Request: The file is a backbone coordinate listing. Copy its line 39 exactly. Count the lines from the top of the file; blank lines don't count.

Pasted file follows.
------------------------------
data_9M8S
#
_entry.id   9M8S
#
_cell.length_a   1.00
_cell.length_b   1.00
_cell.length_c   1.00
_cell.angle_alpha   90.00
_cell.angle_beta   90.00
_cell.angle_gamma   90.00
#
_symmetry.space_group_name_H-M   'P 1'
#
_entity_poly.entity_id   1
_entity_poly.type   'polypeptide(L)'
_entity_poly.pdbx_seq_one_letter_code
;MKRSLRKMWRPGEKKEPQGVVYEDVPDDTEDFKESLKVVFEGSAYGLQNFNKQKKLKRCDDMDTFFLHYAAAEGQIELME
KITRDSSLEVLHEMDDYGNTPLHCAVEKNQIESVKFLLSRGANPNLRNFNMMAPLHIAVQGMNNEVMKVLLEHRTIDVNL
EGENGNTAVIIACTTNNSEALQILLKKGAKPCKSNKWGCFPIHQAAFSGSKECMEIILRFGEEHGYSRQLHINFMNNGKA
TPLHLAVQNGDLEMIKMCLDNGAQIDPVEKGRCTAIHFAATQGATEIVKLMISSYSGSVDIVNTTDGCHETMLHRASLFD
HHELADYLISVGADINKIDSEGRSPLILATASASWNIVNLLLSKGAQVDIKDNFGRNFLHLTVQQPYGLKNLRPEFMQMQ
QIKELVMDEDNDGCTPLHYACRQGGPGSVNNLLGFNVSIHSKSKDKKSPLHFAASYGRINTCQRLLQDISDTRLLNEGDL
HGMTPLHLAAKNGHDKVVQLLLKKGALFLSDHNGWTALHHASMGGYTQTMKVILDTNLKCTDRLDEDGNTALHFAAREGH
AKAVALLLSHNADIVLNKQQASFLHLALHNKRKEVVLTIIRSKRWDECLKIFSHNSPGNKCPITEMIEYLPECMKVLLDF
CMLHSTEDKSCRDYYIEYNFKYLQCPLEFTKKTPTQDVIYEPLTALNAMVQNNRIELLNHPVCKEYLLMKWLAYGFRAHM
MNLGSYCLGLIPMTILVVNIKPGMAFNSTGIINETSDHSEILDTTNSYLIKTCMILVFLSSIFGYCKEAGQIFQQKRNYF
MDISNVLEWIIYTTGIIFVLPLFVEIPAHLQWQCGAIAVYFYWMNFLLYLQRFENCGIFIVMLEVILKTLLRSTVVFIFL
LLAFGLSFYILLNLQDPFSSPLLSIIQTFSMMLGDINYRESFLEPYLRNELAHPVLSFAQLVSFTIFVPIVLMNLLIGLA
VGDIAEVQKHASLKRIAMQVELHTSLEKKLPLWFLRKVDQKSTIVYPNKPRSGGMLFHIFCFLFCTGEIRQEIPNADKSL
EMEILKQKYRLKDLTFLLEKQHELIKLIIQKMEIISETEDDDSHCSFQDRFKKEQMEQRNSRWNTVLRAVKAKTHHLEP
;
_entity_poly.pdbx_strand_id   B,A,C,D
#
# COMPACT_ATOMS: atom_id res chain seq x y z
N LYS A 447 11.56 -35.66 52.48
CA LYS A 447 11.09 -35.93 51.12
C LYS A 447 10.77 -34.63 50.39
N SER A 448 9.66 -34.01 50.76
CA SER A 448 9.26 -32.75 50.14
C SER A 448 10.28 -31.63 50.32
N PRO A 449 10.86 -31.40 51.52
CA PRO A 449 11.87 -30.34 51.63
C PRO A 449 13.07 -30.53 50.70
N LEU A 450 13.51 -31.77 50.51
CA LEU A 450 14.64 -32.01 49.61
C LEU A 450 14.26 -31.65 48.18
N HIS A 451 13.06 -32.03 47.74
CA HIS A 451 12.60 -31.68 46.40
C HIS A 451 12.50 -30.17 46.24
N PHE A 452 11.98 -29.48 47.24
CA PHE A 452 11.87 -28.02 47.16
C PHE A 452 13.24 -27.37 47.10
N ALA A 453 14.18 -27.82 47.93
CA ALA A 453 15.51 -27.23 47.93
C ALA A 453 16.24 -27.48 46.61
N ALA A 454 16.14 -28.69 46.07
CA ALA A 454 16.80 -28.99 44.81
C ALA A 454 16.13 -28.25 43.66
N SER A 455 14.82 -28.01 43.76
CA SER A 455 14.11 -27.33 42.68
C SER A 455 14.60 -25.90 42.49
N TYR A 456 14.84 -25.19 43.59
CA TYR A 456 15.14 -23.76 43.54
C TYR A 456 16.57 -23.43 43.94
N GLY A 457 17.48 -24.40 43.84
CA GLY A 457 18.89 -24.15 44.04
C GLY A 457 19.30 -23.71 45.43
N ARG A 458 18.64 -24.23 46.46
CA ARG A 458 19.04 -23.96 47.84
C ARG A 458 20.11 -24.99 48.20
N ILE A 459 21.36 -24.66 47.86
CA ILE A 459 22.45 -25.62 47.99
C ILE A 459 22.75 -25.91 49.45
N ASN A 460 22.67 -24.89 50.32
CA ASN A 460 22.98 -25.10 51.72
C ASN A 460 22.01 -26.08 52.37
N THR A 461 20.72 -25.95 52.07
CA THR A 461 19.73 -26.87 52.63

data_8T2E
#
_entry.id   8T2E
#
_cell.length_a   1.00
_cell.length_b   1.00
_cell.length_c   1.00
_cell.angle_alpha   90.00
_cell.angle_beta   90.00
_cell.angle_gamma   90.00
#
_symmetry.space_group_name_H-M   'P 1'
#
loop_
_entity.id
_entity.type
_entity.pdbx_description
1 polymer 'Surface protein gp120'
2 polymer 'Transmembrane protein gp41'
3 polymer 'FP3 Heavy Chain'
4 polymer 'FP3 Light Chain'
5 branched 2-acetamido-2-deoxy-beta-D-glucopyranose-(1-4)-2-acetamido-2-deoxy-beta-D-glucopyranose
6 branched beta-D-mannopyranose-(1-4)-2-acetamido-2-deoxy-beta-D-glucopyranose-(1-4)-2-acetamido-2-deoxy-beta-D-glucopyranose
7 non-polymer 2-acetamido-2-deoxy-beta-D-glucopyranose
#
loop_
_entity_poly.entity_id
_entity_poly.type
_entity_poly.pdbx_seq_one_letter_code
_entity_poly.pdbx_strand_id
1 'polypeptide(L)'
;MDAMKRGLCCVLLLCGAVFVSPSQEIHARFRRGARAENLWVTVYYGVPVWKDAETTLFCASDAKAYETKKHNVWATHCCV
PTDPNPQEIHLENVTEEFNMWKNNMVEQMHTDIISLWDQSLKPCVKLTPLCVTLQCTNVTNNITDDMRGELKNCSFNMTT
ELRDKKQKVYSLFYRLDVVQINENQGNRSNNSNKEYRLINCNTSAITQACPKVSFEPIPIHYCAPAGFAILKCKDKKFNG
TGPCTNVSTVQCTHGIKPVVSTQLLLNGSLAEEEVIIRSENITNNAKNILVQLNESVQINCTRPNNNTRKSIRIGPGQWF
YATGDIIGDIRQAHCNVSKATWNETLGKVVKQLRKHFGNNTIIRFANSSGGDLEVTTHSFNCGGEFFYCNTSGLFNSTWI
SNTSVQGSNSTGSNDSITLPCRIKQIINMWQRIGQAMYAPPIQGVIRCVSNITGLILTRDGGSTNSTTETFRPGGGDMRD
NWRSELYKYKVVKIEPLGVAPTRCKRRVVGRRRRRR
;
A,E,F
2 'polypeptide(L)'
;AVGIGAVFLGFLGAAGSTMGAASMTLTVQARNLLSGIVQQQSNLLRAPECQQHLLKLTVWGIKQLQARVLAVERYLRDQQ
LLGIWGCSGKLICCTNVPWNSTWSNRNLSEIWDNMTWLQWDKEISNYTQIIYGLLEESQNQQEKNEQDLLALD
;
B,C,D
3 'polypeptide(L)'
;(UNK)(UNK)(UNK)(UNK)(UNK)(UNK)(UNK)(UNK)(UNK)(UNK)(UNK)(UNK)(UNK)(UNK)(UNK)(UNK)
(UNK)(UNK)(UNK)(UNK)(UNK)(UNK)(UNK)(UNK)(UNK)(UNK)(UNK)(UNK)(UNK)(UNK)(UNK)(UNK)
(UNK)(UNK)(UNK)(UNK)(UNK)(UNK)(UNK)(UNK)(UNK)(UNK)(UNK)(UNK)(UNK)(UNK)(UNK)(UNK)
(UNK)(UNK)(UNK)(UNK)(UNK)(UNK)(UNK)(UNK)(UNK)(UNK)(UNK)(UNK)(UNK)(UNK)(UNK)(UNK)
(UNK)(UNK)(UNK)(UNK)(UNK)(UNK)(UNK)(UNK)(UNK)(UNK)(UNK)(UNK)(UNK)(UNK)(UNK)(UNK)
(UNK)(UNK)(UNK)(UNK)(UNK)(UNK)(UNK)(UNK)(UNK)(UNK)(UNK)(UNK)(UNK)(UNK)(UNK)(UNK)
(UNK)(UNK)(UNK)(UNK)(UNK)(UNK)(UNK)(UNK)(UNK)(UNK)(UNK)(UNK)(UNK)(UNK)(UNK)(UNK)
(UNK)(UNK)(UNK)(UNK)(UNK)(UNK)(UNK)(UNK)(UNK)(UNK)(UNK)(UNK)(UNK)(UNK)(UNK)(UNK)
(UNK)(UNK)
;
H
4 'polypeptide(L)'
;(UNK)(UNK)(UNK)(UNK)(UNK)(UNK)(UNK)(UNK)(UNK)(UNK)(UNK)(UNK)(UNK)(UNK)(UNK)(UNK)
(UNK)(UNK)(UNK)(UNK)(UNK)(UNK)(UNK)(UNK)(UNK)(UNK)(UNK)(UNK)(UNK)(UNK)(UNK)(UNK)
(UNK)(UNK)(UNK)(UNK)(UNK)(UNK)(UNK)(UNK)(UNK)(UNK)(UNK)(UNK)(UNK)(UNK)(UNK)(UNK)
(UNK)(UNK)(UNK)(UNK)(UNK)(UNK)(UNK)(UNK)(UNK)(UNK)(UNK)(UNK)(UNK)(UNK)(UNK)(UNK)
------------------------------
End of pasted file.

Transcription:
CA SER A 448 9.26 -32.75 50.14